Reloading 223 with a Lee Collet neck sizing die [Archive] - Glock Talk

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DoctaGlockta
01-07-2010, 07:50
I have started loading 223 for a single AR-15. So far so good. I have been using a full length Lee resizing die. I have just purchased a Lee neck sizing collet die. Now I have been trolling the interwebs looking for folks that have done this. So far I have found many nay sayers and a few peeps that say it has worked for them.

Has anyone here used a Collet neck sizing die instead of a full length sizing die for 223 rounds that have been and will be shot in a single AR-15? If so have they had any problems?

This seems to be a bit of urban myth that the collet will not work with a semi-auto.

I'm going to load up 20 rounds this way when I get back after the weekend and see how it goes. Will report back if I live to tell the tale.

Thanks in advance gentlemen for your responses.

Cheers,

Art

Uncle Don
01-07-2010, 09:26
I personally think it's dangerous practice. The harsh handling of the cartridge in a semi-auto requires full length sizing and at least a slight crimp on the bullet.

The collet dies have a mandrel that is only about .002 less than the bullet diameter. When you account for a 50% springback, the bullet is only being held by .001 tension of the case neck. Furthermore, since the bottom portion of the case isn't sized, it has very close tolerance to the chamber from being fired in there before. I just think that you would be playing with fire and asking fore bullet setback which would dramatically increase pressure.

My advise is to stick with full length sizing for that rifle, but if you get a bolt or single shot used for target, go for the collet dies - they produce very accurate ammuntion.

DoctaGlockta
01-07-2010, 09:51
I personally think it's dangerous practice. The harsh handling of the cartridge in a semi-auto requires full length sizing and at least a slight crimp on the bullet.

The collet dies have a mandrel that is only about .002 less than the bullet diameter. When you account for a 50% springback, the bullet is only being held by .001 tension of the case neck. Furthermore, since the bottom portion of the case isn't sized, it has very close tolerance to the chamber from being fired in there before. I just think that you would be playing with fire and asking fore bullet setback which would dramatically increase pressure.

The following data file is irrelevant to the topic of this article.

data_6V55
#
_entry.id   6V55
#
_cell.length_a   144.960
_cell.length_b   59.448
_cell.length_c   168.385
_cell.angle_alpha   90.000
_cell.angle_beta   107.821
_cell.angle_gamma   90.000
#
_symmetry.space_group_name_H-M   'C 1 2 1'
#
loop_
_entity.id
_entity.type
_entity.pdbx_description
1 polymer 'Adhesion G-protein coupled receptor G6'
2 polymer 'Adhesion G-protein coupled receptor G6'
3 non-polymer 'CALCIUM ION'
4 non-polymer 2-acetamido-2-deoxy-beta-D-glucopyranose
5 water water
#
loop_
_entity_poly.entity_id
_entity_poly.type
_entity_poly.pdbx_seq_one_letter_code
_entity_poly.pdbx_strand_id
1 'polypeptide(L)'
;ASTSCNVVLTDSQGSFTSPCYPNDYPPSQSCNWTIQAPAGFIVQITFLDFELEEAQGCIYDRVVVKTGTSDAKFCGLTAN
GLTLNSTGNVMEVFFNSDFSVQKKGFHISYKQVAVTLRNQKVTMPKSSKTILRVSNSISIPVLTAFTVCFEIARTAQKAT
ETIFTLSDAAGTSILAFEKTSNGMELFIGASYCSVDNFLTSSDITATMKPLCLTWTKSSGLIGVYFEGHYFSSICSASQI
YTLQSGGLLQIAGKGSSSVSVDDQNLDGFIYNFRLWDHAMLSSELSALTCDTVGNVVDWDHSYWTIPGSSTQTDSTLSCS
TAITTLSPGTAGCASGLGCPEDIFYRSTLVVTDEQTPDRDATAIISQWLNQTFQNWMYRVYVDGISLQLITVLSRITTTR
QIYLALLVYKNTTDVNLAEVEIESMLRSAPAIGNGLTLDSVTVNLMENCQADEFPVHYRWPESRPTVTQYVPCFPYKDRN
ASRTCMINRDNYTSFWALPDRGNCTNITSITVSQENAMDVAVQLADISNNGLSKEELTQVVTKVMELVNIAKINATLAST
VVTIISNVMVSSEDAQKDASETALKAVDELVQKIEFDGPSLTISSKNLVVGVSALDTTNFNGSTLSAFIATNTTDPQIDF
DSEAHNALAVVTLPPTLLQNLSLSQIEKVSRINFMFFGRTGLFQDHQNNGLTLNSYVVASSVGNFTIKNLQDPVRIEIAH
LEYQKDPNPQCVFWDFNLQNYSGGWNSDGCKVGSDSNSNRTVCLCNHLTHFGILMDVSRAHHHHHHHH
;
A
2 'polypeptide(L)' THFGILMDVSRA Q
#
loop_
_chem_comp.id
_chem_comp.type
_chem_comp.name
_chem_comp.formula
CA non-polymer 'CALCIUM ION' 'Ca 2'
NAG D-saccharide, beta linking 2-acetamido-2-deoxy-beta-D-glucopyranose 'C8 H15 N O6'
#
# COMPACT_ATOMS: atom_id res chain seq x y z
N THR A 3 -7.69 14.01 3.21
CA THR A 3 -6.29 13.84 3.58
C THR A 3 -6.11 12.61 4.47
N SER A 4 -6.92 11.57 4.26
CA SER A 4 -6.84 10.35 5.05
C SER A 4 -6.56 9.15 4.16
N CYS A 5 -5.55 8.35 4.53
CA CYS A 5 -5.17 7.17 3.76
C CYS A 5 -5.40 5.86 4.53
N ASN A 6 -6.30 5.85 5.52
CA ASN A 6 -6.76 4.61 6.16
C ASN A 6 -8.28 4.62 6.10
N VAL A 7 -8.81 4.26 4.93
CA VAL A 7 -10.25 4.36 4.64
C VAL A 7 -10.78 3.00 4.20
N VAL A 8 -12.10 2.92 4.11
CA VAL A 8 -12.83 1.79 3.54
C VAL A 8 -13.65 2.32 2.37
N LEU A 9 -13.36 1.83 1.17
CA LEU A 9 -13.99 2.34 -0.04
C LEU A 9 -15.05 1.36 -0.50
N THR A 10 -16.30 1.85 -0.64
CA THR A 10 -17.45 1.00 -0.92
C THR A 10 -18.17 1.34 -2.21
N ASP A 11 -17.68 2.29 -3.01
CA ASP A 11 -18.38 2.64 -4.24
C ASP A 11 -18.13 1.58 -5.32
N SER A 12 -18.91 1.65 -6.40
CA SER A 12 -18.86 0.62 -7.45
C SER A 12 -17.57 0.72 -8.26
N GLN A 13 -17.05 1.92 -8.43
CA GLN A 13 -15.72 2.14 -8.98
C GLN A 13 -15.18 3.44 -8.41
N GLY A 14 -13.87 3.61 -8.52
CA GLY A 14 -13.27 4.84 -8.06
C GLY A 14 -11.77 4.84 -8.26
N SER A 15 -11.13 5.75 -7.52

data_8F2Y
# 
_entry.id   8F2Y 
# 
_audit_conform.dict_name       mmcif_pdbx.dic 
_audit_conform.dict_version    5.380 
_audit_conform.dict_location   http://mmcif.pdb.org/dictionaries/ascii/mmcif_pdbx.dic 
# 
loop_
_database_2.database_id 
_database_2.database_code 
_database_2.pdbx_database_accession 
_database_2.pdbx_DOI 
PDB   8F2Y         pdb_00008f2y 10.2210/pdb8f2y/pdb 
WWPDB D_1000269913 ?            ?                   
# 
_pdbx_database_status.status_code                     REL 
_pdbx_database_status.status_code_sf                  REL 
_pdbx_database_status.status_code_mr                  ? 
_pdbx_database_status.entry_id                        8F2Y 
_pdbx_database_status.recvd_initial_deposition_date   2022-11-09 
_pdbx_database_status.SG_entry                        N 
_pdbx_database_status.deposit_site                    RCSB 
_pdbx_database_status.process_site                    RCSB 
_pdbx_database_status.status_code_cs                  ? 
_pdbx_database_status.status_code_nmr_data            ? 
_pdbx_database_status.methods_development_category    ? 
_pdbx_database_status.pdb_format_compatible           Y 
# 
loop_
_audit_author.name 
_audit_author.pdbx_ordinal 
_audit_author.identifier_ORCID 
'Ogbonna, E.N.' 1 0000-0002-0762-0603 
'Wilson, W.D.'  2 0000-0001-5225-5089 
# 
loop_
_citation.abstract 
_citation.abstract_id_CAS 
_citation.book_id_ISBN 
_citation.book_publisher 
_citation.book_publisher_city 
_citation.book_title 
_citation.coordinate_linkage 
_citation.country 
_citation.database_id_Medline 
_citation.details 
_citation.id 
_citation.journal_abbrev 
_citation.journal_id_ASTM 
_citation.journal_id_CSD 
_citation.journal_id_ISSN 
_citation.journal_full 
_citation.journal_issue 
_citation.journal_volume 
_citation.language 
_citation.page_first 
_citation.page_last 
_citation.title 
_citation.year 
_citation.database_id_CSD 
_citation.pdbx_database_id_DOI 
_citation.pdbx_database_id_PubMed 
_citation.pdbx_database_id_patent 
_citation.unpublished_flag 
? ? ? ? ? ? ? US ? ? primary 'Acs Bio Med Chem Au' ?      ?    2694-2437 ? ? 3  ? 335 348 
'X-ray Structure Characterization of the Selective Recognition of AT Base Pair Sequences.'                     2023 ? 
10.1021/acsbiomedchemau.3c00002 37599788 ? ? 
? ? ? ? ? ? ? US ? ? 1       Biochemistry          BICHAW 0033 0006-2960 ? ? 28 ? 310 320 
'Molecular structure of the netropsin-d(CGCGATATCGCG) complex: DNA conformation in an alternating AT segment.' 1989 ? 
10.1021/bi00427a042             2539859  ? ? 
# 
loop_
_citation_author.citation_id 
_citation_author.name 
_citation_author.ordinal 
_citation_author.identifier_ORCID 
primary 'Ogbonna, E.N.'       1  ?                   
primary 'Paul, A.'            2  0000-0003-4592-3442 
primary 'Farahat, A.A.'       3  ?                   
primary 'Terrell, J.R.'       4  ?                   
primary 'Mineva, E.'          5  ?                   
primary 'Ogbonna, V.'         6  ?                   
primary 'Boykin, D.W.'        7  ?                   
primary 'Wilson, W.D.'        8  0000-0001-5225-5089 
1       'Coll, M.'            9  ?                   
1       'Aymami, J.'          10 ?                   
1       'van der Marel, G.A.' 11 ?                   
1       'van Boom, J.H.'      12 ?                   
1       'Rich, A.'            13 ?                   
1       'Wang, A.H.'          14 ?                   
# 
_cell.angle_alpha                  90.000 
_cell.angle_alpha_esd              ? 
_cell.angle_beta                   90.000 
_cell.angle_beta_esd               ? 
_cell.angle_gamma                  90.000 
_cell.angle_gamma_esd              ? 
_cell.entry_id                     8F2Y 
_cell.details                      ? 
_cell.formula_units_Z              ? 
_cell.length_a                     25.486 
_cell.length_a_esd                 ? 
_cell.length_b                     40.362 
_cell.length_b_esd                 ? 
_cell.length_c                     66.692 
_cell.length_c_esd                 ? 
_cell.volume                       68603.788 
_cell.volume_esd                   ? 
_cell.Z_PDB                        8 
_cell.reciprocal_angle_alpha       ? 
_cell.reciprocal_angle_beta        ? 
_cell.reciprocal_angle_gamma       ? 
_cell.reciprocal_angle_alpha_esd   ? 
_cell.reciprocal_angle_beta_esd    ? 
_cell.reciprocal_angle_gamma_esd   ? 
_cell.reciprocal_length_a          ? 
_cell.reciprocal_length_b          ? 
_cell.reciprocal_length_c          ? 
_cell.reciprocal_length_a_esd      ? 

My advise is to stick with full length sizing for that rifle, but if you get a bolt or single shot used for target, go for the collet dies - they produce very accurate ammuntion.Don thanks for your input. I had planned on using a Lee FCD die for a gentle crimp after the bullet is seated.

bush pilot
01-07-2010, 09:55
If you use the brass fired from THAT rifle and load them one at a time (not from a magazine) they should work. As you'll discover, loading them one at a time will be a PIA and defeats the purpose of a semi-auto.

DoctaGlockta
01-07-2010, 09:57
If you use the brass fired from THAT rifle and load them one at a time (not from a magazine) they should work. As you'll discover, loading them one at a time will be a PIA and defeats the purpose of a semi-auto.Interesting. Thanks.

GioaJack
01-07-2010, 10:32
Art:

Bear in mind that neck sizing works on brass that has been fired in a chamber of a bolt action rifle that it will be fired in again. The camming action of the bolt provides sufficient action to fully seat the round in the chamber without FL sizing.

Don is absolutely correct in that neck sizing for a semi will cause you more problems than you really want to deal with.

Back in the '70's when I loaded for an AR I had to use small base dies but I understand that most AR's now have loose enough chambers that standard dies work fine. There are lots of guys around here that have much more experience with the newer guns than I do so they would be a better source of correct information. Good luck.

Jack

DoctaGlockta
01-07-2010, 10:34
Art:

Bear in mind that neck sizing works on brass that has been fired in a chamber of a bolt action rifle that it will be fired in again. The camming action of the bolt provides sufficient action to fully seat the round in the chamber without FL sizing.

Don is absolutely correct in that neck sizing for a semi will cause you more problems than you really want to deal with.

Back in the '70's when I loaded for an AR I had to use small base dies but I understand that most AR's now have loose enough chambers that standard dies work fine. There are lots of guys around here that have much more experience with the newer guns than I do so they would be a better source of correct information. Good luck.

Jack10-4. Thanks Jack.